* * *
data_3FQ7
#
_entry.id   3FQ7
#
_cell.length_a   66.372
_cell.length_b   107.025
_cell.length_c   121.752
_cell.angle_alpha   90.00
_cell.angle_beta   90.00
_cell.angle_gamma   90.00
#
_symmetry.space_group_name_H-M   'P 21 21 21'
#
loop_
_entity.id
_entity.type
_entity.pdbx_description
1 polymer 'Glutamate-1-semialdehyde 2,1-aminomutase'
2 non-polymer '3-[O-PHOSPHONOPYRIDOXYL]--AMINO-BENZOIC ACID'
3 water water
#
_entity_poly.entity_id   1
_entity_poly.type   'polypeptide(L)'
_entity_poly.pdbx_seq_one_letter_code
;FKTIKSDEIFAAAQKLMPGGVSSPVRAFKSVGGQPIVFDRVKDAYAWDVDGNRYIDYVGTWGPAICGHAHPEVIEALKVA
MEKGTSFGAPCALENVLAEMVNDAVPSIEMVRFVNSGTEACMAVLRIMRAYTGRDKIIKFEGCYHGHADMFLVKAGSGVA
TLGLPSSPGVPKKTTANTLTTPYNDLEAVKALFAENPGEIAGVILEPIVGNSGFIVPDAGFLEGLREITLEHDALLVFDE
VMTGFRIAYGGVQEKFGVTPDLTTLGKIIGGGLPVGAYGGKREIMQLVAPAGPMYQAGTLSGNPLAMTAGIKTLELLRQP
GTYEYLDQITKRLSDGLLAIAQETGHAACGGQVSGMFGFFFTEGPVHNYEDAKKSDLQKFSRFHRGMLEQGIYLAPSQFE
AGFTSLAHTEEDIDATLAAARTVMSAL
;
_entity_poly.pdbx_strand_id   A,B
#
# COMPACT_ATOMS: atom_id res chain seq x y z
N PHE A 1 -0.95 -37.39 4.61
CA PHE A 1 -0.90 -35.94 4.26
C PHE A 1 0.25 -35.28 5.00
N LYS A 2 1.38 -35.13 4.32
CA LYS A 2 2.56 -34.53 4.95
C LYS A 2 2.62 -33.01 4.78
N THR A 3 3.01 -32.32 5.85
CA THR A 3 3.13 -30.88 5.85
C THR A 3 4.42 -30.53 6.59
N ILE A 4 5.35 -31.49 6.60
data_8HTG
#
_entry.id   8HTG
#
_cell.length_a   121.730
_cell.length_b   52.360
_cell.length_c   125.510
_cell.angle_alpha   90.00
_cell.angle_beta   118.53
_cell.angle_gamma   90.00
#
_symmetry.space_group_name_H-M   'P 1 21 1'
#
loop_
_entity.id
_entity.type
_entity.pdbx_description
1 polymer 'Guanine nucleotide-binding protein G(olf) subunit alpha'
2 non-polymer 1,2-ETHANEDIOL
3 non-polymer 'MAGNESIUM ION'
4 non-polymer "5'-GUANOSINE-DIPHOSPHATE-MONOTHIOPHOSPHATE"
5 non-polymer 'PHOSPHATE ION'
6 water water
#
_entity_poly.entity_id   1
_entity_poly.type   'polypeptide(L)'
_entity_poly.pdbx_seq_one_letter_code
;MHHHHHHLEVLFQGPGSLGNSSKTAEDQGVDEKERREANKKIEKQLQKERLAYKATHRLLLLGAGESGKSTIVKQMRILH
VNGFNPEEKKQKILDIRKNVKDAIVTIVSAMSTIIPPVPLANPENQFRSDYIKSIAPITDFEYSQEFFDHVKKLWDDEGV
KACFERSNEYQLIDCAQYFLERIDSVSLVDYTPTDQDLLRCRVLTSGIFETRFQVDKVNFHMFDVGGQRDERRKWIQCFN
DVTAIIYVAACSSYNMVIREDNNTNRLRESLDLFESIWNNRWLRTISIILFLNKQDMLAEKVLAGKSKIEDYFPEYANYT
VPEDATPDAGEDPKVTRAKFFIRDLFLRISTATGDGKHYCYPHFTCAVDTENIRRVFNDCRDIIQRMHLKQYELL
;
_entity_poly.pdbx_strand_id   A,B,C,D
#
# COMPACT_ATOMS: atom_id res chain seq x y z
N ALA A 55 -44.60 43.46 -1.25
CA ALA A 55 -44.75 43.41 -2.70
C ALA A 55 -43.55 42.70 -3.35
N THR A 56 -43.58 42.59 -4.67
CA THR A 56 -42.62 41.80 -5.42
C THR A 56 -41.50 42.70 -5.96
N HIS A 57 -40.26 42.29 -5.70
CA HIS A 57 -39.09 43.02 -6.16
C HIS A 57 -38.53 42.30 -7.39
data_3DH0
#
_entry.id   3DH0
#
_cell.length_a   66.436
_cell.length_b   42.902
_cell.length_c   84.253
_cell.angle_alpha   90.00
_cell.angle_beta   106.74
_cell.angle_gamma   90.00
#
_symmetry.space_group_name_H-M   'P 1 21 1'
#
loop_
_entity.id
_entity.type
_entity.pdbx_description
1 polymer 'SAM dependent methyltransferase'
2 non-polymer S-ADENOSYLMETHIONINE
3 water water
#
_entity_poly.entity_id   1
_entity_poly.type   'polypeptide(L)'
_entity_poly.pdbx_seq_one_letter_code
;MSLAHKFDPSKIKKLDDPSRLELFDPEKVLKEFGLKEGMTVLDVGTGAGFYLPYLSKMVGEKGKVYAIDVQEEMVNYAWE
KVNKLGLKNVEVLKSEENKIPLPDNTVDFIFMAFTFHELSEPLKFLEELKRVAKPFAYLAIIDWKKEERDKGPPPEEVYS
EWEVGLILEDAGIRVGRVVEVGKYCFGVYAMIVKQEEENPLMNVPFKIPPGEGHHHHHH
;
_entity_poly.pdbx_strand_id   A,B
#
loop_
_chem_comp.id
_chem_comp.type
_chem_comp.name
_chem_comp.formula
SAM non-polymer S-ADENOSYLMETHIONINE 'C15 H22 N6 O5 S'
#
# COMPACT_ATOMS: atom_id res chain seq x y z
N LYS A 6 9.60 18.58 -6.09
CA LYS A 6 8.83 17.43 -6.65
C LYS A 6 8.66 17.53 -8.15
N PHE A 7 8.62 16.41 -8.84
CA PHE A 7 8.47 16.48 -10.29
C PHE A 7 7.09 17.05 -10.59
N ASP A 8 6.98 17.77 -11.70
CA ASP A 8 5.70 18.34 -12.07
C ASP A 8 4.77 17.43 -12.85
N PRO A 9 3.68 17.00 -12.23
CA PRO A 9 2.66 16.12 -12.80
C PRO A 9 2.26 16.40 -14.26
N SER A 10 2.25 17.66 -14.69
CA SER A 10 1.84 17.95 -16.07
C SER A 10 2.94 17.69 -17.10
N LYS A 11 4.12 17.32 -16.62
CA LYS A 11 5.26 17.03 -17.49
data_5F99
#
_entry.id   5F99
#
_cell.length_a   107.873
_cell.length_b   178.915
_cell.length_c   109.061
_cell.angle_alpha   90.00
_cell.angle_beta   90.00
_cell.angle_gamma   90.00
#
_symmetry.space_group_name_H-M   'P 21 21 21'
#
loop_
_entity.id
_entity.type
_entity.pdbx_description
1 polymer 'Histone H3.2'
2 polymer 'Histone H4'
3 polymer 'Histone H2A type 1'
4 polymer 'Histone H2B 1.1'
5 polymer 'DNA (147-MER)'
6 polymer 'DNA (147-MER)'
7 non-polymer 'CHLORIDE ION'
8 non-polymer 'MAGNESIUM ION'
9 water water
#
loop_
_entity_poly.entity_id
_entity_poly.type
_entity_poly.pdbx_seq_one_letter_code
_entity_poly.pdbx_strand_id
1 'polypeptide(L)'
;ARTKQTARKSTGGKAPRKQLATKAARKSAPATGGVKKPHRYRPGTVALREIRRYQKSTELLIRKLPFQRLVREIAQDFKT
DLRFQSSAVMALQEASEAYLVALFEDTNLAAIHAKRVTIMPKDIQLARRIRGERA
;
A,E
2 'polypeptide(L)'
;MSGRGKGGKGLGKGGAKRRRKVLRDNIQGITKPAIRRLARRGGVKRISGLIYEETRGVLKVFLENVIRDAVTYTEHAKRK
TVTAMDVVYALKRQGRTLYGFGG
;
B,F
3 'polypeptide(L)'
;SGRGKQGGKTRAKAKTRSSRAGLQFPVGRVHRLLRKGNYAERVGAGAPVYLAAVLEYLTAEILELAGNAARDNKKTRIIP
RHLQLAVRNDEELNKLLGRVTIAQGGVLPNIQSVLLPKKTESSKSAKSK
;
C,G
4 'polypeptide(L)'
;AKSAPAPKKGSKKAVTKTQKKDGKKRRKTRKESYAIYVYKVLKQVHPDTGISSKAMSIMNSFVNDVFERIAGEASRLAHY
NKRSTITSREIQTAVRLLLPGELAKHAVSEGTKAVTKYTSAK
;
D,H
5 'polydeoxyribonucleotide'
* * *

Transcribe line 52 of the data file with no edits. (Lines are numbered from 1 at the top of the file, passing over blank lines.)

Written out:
_cell.angle_alpha   90.00